I’m not sure that young comics fans of the present era, who’ve inherited a multi-varied stylistic landscape shaped by several generations’ worth of artists reacting to the respective influences of Jack Kirby and Neal Adams (if sometimes at a second or even a third remove), will ever be able to fully appreciate the literal aesthetic shock experienced by readers in 1969 or 1970, of seeing characters who’d been designed by Kirby — whose style leaned heavily towards the exaggerated and expressionistic — rendered for the first time by the much more illustrative and photorealistically-inclined Adams. Not that one artist’s approach was superior to the other’s — I’ve never been of the opinion that “more realistic” equates to “better” in comic-book art, or vice versa — but the stark differences in how these two giants separately achieved their levels of excellence could, and still does, generate its own special delight when a specific work allows for direct comparison between the two, as this one does.
Adams’ art was enhanced here, as it had been on X-Men (and would be on Avengers as well, in about eight months time), by the inking of Tom Palmer, one of the finest embellishers in American comics. But his most essential collaborator on the Inhumans feature (as, again, on both the earlier X-Men and the later Avengers) was writer Roy Thomas, whose storytelling sensibilities seem to have been a good fit for his own.
In this story’s opening panels, Thomas’ script picks up on a long-running if intermittent theme in Inhumans stories — their desire to be accepted among ordinary humans, so that they don’t feel compelled to remain forever hidden in their Great Refuge of Attilan, which lies nestled in the Himalayas:
Readers had last seen Maximus the Mad in Inhumans #2, when his plot to set his royal kindred against their pals the Fantastic Four had gone awry, and he’d been captured. Unfortunately for both Medusa and her just-departed husband Black Bolt (and before too very long, just about everyone else in Attilan, as well), their cousins Gorgon and Karnak are skeptical that Max’s current status really is for the “best”, suspecting that their ruler has something much more fatal in mind for his errant sibling. And hey, even if Maximus is just as malevolent as he is maniacal, the guy’s still family, y’know? Thus, despite Medusa’s protestations that the mysterious cylinder holding Maximus must surely be an instrument merely of confinement, or even healing, Gorgon feels compelled to wonder aloud if its true purpose is, rather, murder…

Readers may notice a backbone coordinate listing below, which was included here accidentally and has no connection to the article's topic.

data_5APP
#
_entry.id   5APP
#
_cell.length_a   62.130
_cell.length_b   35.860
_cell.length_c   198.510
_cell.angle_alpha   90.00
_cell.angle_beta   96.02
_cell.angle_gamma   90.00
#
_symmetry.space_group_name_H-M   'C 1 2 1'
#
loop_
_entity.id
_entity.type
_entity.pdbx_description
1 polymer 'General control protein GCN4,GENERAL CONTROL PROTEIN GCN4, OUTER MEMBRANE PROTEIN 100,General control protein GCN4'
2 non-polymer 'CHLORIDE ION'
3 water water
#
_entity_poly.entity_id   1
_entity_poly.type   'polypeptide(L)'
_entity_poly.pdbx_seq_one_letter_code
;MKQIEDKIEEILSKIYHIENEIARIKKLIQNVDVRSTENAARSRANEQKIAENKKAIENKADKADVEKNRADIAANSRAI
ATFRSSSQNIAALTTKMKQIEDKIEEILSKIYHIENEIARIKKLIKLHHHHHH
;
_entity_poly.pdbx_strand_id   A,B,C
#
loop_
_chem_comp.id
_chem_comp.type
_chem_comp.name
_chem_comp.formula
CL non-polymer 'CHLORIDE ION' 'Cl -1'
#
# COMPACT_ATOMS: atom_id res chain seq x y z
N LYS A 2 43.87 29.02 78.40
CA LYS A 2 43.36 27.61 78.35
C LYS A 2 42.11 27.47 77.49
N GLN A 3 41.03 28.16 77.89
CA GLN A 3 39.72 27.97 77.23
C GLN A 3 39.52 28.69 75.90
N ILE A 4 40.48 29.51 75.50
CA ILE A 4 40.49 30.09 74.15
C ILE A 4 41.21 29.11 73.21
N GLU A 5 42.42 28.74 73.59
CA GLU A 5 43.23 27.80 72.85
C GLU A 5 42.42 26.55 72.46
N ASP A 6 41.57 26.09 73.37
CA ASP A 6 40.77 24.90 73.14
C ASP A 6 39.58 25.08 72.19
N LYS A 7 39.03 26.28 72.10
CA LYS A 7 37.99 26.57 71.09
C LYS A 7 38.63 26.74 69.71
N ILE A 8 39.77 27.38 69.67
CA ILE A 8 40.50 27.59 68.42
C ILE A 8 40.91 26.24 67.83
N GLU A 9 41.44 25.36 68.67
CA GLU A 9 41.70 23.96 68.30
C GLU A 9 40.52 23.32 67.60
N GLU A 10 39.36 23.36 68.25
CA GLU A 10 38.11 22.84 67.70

This page provides us with our only glimpse this issue of the water-going Triton, my own personal favorite member of the Inhumans’ headlining cast back in the day. His cameo leaves the elemental Inhuman, Crystal, as the only member of the Royal Family unaccounted for — which is interesting in and of itself, as Crystal had left the Fantastic Four in New York City to return home to Attilan just three months before, in FF #105. Why neither she nor her mode of transportation for that journey — the Inhumans’ teleporting family dog, Lockjaw — play a part in this storyline is a mystery not to be cleared up until the following September, in FF #117. (Just in case you’re curious, instead of bringing Crys and himself home, Lockjaw had accidentally teleported them both into the far future, where they were immediately captured by the alchemist Diablo. Oops.)